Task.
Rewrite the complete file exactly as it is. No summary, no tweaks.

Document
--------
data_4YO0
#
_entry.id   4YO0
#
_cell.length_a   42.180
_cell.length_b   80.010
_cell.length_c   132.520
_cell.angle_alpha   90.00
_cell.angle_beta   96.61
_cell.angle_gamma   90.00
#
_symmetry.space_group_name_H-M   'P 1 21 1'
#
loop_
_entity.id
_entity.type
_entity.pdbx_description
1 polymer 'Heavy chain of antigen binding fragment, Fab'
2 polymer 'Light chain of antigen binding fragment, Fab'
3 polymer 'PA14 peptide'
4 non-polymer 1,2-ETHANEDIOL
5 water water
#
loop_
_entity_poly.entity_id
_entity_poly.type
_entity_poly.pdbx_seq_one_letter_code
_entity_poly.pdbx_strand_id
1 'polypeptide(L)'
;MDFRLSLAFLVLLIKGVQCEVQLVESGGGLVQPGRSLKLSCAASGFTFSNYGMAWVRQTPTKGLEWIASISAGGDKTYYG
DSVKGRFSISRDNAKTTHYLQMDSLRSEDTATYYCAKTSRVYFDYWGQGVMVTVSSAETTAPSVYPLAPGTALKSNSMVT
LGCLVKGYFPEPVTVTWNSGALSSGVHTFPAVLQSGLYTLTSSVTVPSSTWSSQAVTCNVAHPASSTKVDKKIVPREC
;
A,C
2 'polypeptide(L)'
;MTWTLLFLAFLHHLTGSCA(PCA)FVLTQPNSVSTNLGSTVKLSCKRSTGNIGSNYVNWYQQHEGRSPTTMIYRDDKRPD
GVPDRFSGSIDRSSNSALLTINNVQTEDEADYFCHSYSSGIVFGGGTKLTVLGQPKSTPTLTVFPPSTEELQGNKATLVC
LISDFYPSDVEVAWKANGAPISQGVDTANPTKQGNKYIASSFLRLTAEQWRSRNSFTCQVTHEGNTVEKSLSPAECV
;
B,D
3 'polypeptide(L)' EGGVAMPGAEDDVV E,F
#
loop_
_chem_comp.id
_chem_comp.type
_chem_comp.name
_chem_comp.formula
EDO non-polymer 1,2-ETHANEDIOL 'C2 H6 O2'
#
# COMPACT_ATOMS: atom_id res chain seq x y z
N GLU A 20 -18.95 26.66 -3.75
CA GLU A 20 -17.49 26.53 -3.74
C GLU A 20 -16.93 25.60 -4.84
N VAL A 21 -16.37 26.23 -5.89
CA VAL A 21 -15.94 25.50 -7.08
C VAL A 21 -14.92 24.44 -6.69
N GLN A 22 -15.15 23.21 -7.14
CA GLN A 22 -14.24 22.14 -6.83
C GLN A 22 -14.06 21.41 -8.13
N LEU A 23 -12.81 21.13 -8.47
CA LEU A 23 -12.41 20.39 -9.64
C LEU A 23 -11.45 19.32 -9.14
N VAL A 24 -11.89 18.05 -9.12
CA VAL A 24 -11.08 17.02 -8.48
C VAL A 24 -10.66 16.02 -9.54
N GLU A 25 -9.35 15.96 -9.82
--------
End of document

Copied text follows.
data_4YO0
#
_entry.id   4YO0
#
_cell.length_a   42.180
_cell.length_b   80.010
_cell.length_c   132.520
_cell.angle_alpha   90.00
_cell.angle_beta   96.61
_cell.angle_gamma   90.00
#
_symmetry.space_group_name_H-M   'P 1 21 1'
#
loop_
_entity.id
_entity.type
_entity.pdbx_description
1 polymer 'Heavy chain of antigen binding fragment, Fab'
2 polymer 'Light chain of antigen binding fragment, Fab'
3 polymer 'PA14 peptide'
4 non-polymer 1,2-ETHANEDIOL
5 water water
#
loop_
_entity_poly.entity_id
_entity_poly.type
_entity_poly.pdbx_seq_one_letter_code
_entity_poly.pdbx_strand_id
1 'polypeptide(L)'
;MDFRLSLAFLVLLIKGVQCEVQLVESGGGLVQPGRSLKLSCAASGFTFSNYGMAWVRQTPTKGLEWIASISAGGDKTYYG
DSVKGRFSISRDNAKTTHYLQMDSLRSEDTATYYCAKTSRVYFDYWGQGVMVTVSSAETTAPSVYPLAPGTALKSNSMVT
LGCLVKGYFPEPVTVTWNSGALSSGVHTFPAVLQSGLYTLTSSVTVPSSTWSSQAVTCNVAHPASSTKVDKKIVPREC
;
A,C
2 'polypeptide(L)'
;MTWTLLFLAFLHHLTGSCA(PCA)FVLTQPNSVSTNLGSTVKLSCKRSTGNIGSNYVNWYQQHEGRSPTTMIYRDDKRPD
GVPDRFSGSIDRSSNSALLTINNVQTEDEADYFCHSYSSGIVFGGGTKLTVLGQPKSTPTLTVFPPSTEELQGNKATLVC
LISDFYPSDVEVAWKANGAPISQGVDTANPTKQGNKYIASSFLRLTAEQWRSRNSFTCQVTHEGNTVEKSLSPAECV
;
B,D
3 'polypeptide(L)' EGGVAMPGAEDDVV E,F
#
loop_
_chem_comp.id
_chem_comp.type
_chem_comp.name
_chem_comp.formula
EDO non-polymer 1,2-ETHANEDIOL 'C2 H6 O2'
#
# COMPACT_ATOMS: atom_id res chain seq x y z
N GLU A 20 -18.95 26.66 -3.75
CA GLU A 20 -17.49 26.53 -3.74
C GLU A 20 -16.93 25.60 -4.84
N VAL A 21 -16.37 26.23 -5.89
CA VAL A 21 -15.94 25.50 -7.08
C VAL A 21 -14.92 24.44 -6.69
N GLN A 22 -15.15 23.21 -7.14
CA GLN A 22 -14.24 22.14 -6.83
C GLN A 22 -14.06 21.41 -8.13
N LEU A 23 -12.81 21.13 -8.47
CA LEU A 23 -12.41 20.39 -9.64
C LEU A 23 -11.45 19.32 -9.14
N VAL A 24 -11.89 18.05 -9.12
CA VAL A 24 -11.08 17.02 -8.48
C VAL A 24 -10.66 16.02 -9.54
N GLU A 25 -9.35 15.96 -9.82